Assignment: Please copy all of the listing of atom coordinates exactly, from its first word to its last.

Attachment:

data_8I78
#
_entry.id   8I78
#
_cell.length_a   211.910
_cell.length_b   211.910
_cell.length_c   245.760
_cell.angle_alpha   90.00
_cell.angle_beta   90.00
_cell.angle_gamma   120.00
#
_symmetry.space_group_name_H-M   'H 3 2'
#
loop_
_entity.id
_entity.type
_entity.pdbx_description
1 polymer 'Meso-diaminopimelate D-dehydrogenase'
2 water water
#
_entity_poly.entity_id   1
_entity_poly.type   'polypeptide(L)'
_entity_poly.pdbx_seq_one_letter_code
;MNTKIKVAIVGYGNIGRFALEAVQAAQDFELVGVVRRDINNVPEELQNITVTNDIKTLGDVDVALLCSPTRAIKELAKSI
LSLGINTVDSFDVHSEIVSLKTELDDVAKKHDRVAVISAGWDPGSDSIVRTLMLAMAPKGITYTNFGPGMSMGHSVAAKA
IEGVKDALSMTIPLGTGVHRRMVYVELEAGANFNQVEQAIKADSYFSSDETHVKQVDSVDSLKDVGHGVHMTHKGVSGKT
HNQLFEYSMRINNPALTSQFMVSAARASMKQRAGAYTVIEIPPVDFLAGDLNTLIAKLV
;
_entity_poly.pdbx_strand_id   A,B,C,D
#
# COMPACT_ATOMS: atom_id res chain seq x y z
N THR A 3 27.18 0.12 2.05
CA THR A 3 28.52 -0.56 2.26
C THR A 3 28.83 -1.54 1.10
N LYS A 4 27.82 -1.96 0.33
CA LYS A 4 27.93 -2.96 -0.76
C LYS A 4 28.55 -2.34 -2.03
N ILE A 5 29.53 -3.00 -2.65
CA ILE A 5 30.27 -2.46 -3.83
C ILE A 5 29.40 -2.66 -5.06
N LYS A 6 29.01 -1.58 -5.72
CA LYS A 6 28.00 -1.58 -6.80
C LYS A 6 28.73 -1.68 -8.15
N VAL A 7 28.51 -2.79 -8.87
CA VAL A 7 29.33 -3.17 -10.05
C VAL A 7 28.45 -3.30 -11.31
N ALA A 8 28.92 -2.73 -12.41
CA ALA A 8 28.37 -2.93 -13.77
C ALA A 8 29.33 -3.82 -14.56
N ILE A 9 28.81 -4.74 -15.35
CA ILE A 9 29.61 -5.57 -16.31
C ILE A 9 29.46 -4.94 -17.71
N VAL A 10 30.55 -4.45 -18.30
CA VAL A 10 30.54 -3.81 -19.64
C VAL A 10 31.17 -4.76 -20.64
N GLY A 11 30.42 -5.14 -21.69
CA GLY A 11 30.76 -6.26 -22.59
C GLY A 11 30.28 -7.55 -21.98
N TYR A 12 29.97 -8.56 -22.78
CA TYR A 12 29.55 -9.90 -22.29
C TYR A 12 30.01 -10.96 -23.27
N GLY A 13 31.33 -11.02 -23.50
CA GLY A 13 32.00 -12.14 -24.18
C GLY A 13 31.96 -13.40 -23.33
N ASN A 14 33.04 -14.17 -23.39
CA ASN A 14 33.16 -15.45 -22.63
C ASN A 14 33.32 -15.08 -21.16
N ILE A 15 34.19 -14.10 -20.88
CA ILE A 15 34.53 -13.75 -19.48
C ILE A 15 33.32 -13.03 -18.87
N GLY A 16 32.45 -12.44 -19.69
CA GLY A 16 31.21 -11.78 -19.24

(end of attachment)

data_8I78
#
_entry.id   8I78
#
_cell.length_a   211.910
_cell.length_b   211.910
_cell.length_c   245.760
_cell.angle_alpha   90.00
_cell.angle_beta   90.00
_cell.angle_gamma   120.00
#
_symmetry.space_group_name_H-M   'H 3 2'
#
loop_
_entity.id
_entity.type
_entity.pdbx_description
1 polymer 'Meso-diaminopimelate D-dehydrogenase'
2 water water
#
_entity_poly.entity_id   1
_entity_poly.type   'polypeptide(L)'
_entity_poly.pdbx_seq_one_letter_code
;MNTKIKVAIVGYGNIGRFALEAVQAAQDFELVGVVRRDINNVPEELQNITVTNDIKTLGDVDVALLCSPTRAIKELAKSI
LSLGINTVDSFDVHSEIVSLKTELDDVAKKHDRVAVISAGWDPGSDSIVRTLMLAMAPKGITYTNFGPGMSMGHSVAAKA
IEGVKDALSMTIPLGTGVHRRMVYVELEAGANFNQVEQAIKADSYFSSDETHVKQVDSVDSLKDVGHGVHMTHKGVSGKT
HNQLFEYSMRINNPALTSQFMVSAARASMKQRAGAYTVIEIPPVDFLAGDLNTLIAKLV
;
_entity_poly.pdbx_strand_id   A,B,C,D
#
# COMPACT_ATOMS: atom_id res chain seq x y z
N THR A 3 27.18 0.12 2.05
CA THR A 3 28.52 -0.56 2.26
C THR A 3 28.83 -1.54 1.10
N LYS A 4 27.82 -1.96 0.33
CA LYS A 4 27.93 -2.96 -0.76
C LYS A 4 28.55 -2.34 -2.03
N ILE A 5 29.53 -3.00 -2.65
CA ILE A 5 30.27 -2.46 -3.83
C ILE A 5 29.40 -2.66 -5.06
N LYS A 6 29.01 -1.58 -5.72
CA LYS A 6 28.00 -1.58 -6.80
C LYS A 6 28.73 -1.68 -8.15
N VAL A 7 28.51 -2.79 -8.87
CA VAL A 7 29.33 -3.17 -10.05
C VAL A 7 28.45 -3.30 -11.31
N ALA A 8 28.92 -2.73 -12.41
CA ALA A 8 28.37 -2.93 -13.77
C ALA A 8 29.33 -3.82 -14.56
N ILE A 9 28.81 -4.74 -15.35
CA ILE A 9 29.61 -5.57 -16.31
C ILE A 9 29.46 -4.94 -17.71
N VAL A 10 30.55 -4.45 -18.30
CA VAL A 10 30.54 -3.81 -19.64
C VAL A 10 31.17 -4.76 -20.64
N GLY A 11 30.42 -5.14 -21.69
CA GLY A 11 30.76 -6.26 -22.59
C GLY A 11 30.28 -7.55 -21.98
N TYR A 12 29.97 -8.56 -22.78
CA TYR A 12 29.55 -9.90 -22.29
C TYR A 12 30.01 -10.96 -23.27
N GLY A 13 31.33 -11.02 -23.50
CA GLY A 13 32.00 -12.14 -24.18
C GLY A 13 31.96 -13.40 -23.33
N ASN A 14 33.04 -14.17 -23.39
CA ASN A 14 33.16 -15.45 -22.63
C ASN A 14 33.32 -15.08 -21.16
N ILE A 15 34.19 -14.10 -20.88
CA ILE A 15 34.53 -13.75 -19.48
C ILE A 15 33.32 -13.03 -18.87
N GLY A 16 32.45 -12.44 -19.69
CA GLY A 16 31.21 -11.78 -19.24